Direct simulation of high altitude ultraviolet emission from the hydroxyl radical

Iain D. Boyd, Koffi K. Kossi, Deborah A. Levin

Research output: Contribution to conferencePaper

Abstract

Ultra-violet emissions radiated by hydroxyl (OH) are computed for hypersonic nonequilibrium flow conditions corresponding to the Bow-Shock Ultra-Violet-2 flight experiment. The flow field is analyzed using the direct simulation Monte Carlo method. These computations include direct analysis of the electronically excited state of hydroxyl. Ultra-violet emission is estimated using a nonequilibrium radiation code. New algorithms are described that improve the numerical resolution of the excited state which occurs at mole fractions as low as 10-13. Results are presented for the altitude range from 80 to 100 km. It is shown that the high altitude emission is sensitive to modeling of the interaction of the gas with the vehicle surface. Sensitivity of emission predictions to free stream concentrations of hydrogen-bearing species is also considered. It is found that the quasi-steady-state assumption often employed in the nonequilibrium radiation code is invalid at high altitude. Comparison of the predicted values for peak OH emission with flight measurements indicates good agreement. Detailed comparisons of the spectra, however, indicate that the simulations fail to include strong nonequilibrium effects observed in the measured data.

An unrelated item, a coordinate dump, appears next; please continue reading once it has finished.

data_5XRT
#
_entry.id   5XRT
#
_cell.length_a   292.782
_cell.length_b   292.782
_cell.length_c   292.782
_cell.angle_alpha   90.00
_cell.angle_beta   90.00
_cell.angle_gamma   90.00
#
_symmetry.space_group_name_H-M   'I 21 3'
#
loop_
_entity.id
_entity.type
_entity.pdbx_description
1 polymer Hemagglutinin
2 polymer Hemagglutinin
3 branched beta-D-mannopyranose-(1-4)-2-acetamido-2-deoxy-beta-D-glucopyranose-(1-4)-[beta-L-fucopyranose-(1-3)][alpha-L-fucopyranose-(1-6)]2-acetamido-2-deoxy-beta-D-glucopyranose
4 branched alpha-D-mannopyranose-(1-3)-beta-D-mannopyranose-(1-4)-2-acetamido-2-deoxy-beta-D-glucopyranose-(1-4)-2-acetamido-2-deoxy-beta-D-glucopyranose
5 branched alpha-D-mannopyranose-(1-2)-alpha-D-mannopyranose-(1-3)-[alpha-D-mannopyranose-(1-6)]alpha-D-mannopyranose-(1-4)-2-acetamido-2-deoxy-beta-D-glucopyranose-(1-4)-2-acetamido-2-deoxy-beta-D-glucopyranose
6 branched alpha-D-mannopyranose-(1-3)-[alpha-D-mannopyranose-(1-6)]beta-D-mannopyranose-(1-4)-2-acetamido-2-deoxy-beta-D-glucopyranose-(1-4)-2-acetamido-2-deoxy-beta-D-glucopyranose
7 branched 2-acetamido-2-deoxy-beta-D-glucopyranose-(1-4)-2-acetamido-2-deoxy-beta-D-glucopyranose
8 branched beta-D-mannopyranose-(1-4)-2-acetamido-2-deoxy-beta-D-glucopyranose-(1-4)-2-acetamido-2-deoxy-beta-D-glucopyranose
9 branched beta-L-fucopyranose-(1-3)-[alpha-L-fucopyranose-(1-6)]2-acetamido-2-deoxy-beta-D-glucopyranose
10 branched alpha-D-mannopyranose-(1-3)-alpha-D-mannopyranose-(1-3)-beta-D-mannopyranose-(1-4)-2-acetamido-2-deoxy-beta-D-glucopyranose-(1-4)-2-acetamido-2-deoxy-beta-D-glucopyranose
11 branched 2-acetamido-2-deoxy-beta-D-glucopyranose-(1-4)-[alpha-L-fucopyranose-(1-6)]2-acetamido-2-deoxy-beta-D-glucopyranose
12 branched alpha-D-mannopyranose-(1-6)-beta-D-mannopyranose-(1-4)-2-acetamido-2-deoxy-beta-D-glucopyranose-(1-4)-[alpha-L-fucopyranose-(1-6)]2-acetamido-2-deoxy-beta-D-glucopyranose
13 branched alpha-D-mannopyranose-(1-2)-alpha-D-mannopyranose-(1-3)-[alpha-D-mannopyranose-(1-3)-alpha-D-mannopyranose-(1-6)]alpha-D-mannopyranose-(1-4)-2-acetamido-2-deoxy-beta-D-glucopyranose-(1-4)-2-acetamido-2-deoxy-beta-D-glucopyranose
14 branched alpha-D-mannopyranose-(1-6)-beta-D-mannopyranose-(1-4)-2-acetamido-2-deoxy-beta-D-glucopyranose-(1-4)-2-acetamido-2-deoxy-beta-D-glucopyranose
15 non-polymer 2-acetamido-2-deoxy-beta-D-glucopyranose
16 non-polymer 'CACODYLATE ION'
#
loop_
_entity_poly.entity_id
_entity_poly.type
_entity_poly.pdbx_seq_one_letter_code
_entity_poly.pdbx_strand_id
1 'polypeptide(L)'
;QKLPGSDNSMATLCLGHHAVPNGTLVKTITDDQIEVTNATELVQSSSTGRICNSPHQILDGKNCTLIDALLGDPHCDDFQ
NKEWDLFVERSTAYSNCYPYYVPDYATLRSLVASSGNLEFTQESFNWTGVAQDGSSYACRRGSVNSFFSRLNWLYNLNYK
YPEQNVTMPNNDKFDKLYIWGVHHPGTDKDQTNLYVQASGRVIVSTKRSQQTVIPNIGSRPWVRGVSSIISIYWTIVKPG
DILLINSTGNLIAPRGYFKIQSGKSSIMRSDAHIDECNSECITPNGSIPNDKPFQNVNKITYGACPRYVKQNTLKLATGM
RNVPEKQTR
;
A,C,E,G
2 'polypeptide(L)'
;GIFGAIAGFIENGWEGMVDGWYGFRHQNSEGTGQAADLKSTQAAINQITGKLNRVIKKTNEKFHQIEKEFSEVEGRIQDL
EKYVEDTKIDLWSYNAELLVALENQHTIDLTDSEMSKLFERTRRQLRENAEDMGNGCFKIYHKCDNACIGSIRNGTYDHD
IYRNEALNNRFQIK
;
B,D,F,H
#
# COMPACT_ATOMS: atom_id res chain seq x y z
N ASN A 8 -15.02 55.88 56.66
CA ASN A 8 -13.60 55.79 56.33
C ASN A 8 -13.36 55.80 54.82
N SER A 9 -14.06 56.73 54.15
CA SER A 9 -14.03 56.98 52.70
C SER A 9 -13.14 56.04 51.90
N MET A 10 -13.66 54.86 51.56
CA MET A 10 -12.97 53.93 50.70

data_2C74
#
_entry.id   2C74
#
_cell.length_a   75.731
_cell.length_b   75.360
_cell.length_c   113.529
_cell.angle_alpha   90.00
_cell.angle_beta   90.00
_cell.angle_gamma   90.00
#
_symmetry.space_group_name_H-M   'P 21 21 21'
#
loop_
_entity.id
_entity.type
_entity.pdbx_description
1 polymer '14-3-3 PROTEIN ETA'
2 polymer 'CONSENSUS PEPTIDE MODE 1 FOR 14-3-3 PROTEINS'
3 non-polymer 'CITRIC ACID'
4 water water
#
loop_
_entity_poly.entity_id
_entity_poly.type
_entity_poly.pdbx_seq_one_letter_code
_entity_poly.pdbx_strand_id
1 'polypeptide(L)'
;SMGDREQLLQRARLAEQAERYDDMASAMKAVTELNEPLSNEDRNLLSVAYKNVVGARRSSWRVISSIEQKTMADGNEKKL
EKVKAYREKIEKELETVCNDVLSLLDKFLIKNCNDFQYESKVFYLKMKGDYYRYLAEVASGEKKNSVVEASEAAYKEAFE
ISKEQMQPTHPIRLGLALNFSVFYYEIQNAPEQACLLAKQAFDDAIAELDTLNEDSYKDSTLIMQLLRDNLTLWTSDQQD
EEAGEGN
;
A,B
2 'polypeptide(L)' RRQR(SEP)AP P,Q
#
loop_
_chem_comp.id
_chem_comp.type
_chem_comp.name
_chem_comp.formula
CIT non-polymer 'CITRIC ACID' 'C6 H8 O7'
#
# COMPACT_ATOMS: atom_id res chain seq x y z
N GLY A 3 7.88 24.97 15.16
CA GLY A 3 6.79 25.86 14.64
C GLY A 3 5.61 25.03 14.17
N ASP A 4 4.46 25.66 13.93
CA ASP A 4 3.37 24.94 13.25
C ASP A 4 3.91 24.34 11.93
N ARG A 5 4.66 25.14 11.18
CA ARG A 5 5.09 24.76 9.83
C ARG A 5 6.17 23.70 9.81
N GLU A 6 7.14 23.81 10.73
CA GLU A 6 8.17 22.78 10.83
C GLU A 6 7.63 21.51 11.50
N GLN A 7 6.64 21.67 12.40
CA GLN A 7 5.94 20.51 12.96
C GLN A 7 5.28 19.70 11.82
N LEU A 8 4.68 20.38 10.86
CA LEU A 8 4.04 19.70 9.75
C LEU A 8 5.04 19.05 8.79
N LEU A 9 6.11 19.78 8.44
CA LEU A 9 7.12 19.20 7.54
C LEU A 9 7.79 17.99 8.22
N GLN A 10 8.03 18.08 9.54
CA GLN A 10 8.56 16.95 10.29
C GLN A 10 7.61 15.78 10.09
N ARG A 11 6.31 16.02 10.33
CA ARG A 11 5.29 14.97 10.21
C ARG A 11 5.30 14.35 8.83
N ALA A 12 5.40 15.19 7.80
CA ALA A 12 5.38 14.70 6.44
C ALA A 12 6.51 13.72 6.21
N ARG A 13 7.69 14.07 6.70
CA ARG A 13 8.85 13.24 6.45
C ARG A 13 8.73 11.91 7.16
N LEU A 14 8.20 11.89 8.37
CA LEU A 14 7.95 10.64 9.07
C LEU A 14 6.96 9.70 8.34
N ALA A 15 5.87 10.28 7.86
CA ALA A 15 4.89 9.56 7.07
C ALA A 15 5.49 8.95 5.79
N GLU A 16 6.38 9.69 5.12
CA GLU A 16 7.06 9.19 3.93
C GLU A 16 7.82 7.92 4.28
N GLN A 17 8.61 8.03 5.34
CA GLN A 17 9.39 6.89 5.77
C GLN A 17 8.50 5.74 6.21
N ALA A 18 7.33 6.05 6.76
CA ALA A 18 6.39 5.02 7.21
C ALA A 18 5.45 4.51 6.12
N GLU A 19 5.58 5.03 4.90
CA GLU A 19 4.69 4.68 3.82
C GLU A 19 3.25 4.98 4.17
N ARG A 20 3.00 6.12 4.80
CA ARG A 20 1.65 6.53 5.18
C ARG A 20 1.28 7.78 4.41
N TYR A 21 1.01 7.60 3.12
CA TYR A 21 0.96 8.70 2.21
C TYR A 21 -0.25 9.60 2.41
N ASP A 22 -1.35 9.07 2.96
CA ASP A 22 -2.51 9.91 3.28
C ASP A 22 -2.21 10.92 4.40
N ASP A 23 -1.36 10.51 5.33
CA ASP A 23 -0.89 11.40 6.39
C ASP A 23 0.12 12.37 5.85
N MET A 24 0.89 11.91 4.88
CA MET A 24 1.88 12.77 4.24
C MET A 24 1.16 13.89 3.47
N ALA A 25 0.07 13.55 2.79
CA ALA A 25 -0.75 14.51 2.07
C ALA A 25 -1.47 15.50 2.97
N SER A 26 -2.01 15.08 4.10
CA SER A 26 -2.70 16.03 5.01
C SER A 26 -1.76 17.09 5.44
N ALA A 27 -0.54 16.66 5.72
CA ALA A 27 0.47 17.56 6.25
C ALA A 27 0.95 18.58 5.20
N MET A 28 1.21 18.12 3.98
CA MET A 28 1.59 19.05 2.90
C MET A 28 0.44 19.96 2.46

Original languageEnglish (US)
StatePublished - Jan 1 1997
Externally publishedYes
Event32nd Thermophysics Conference, 1997 - Atlanta, United States
Duration: Jun 23 1997Jun 25 1997

Other

Other32nd Thermophysics Conference, 1997
CountryUnited States
CityAtlanta
Period6/23/976/25/97

ASJC Scopus subject areas

  • Mechanical Engineering
  • Aerospace Engineering
  • Condensed Matter Physics

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  • Cite this

    Boyd, I. D., Kossi, K. K., & Levin, D. A. (1997). Direct simulation of high altitude ultraviolet emission from the hydroxyl radical. Paper presented at 32nd Thermophysics Conference, 1997, Atlanta, United States.